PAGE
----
After the phone call, we ride on up to the caravan park. There is a caravan park on the lake as well, with similar pricing, and no hill to ride up to get there… but I thought the setting of the one up the Stanley Road looked nicer. In the end, the cicadas up there are deafening and my energy is totally gone, so any plans to go for a walk or give the guys another float evaporates. I take a shower (if they provide no shampoo, just use the dish detergent, it worked fine 😊) and then lay down. And I do not get back up again. I doze on and off – watch part of the news and most of a David Attenborough doco on North America (I thought of you, Greg) and finally give in at 8.30pm.
I hope the Zithromax is winning the war against the Bartonella – I am so, so itchy I at least know the antibiotic is doing SOMETHING.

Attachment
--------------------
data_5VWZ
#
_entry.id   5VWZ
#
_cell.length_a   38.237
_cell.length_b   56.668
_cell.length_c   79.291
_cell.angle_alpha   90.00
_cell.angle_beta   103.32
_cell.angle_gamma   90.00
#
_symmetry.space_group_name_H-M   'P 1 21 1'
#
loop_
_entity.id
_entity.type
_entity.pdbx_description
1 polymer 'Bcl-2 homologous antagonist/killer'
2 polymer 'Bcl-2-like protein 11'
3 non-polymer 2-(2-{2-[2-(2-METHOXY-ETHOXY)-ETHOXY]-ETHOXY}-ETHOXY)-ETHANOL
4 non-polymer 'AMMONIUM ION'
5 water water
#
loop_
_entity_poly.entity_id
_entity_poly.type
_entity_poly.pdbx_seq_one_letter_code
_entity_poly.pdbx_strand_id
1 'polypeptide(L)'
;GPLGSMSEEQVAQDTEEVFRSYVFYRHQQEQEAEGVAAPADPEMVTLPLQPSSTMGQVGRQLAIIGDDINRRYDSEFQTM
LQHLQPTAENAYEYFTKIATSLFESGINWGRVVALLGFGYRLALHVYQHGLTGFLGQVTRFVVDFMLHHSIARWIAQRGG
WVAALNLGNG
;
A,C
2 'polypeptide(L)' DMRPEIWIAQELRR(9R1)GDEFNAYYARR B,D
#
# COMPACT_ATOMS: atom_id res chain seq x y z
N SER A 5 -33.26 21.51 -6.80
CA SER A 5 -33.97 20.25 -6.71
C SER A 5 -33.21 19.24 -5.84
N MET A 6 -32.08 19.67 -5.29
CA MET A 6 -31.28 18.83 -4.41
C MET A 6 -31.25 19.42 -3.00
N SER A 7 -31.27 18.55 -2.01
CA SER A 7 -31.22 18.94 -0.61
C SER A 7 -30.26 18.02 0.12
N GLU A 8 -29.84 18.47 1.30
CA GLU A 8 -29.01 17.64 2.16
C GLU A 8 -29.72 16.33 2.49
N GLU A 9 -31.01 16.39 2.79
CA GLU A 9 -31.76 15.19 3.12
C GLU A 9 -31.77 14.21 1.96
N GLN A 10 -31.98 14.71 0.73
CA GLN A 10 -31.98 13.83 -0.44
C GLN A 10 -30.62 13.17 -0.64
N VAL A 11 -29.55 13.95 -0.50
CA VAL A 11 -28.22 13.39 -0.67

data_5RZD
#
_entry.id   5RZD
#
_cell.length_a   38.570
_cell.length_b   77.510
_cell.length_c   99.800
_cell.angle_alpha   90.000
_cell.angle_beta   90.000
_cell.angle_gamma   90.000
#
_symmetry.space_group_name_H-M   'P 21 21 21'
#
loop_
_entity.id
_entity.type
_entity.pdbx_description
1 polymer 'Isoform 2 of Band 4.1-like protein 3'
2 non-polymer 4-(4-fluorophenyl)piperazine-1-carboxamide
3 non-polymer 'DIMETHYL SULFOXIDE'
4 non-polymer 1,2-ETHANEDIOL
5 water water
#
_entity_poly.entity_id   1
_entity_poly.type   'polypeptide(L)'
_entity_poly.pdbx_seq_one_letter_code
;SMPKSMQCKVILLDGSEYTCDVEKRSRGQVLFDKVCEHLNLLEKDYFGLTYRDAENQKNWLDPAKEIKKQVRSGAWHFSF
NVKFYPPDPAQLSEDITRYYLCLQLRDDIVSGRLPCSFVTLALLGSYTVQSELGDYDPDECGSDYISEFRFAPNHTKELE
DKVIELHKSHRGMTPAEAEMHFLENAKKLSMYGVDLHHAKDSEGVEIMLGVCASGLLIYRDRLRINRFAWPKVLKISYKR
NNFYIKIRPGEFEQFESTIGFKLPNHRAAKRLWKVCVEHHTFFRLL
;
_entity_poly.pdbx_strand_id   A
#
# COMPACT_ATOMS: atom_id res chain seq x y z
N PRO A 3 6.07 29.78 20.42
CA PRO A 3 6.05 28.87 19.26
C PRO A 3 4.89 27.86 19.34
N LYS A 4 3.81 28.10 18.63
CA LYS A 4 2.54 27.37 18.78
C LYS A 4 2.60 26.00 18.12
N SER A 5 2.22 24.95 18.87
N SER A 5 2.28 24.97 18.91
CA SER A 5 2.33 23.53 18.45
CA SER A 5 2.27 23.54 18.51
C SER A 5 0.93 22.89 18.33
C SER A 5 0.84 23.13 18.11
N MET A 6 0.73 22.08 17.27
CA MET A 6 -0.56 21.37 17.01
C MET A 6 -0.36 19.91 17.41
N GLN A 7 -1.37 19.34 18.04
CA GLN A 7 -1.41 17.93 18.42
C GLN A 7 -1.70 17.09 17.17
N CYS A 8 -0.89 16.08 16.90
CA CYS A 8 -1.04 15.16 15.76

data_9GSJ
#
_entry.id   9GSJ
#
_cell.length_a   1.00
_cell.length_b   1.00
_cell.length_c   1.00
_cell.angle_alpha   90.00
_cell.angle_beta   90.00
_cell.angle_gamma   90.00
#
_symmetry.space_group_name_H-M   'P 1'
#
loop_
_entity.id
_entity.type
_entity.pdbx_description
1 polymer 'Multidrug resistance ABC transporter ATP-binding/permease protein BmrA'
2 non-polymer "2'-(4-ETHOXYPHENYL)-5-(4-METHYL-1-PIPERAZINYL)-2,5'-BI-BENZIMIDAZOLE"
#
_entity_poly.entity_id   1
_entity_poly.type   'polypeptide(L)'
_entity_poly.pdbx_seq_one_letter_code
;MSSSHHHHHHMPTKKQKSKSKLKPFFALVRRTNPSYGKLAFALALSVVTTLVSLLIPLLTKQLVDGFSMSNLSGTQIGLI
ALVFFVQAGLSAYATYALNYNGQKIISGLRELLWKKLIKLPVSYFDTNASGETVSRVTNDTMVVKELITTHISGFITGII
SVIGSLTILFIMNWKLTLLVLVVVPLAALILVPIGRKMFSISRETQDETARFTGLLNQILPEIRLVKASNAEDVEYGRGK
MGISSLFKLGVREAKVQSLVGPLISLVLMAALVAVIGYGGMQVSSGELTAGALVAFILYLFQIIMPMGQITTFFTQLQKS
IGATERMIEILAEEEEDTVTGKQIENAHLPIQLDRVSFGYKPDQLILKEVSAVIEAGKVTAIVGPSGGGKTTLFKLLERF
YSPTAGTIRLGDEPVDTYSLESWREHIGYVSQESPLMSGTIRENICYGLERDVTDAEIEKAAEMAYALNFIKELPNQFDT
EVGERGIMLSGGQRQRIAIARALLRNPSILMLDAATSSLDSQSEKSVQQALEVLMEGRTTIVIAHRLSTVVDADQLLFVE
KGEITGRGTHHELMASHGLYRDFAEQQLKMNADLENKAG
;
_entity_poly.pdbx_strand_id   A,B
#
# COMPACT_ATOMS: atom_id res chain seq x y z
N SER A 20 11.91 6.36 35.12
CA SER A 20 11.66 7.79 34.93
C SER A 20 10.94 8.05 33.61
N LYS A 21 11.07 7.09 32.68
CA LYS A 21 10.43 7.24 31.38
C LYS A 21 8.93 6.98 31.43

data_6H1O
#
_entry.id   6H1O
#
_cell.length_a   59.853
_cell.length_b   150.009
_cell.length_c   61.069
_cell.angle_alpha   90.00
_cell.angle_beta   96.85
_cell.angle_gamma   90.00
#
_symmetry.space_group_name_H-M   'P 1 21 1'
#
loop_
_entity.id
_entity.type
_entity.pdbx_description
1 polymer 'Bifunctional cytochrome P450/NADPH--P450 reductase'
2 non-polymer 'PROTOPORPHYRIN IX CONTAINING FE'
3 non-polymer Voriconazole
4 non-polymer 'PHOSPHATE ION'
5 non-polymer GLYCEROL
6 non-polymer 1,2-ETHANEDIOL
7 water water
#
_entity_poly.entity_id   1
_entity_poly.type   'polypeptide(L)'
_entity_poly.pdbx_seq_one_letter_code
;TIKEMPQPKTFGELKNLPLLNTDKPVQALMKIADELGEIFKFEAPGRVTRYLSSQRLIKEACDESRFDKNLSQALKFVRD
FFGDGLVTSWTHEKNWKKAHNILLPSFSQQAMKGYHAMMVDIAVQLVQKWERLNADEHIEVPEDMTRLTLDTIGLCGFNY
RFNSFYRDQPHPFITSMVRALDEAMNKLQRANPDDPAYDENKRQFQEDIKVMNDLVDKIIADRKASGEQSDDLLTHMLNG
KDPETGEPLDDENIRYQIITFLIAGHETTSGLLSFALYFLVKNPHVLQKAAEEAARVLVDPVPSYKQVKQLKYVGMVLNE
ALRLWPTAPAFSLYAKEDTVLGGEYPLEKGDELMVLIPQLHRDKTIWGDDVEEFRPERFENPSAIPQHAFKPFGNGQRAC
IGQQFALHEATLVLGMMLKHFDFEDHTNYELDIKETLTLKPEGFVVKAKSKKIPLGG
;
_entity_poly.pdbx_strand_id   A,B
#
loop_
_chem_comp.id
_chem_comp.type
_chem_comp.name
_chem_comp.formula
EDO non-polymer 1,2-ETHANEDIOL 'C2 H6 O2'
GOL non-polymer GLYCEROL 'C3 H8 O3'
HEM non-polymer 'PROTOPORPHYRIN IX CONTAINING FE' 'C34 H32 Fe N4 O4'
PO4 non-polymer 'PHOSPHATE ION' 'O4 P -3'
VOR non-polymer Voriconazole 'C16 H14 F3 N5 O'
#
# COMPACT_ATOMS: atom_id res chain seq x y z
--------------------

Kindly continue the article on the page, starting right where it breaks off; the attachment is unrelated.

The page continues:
I would like to roll out by 6am, but I was awake between 3 and 4.30 or so with all that itchiness (on my back mostly, which is cruel when you have a dud shoulder that can’t reach a lot of places). So we roll out at 7am instead. It is cool, but not cold and SAM is still asleep.
There are plenty of people out on the rail trail for the first 5 kms. One woman scowls at me as she has to drag her dogs off the trail so I can go by. Sheesh – it’s not my fault you have poorly behaved dogs – I even slowed way down to below walking pace and gave her more than half the path!
But then we get to the long downhill through the forest and rail cuttings and we just coast at speeds between 23 and 32 kph. There’s no one out on this part of the trail. We see three different groups of kangaroos, one giant fox (!), and a honeyeater that flies so close to my head on his way somewhere that I duck! He wasn’t swooping me – we just happened to be in the same place at the same time on our trajectories elsewhere.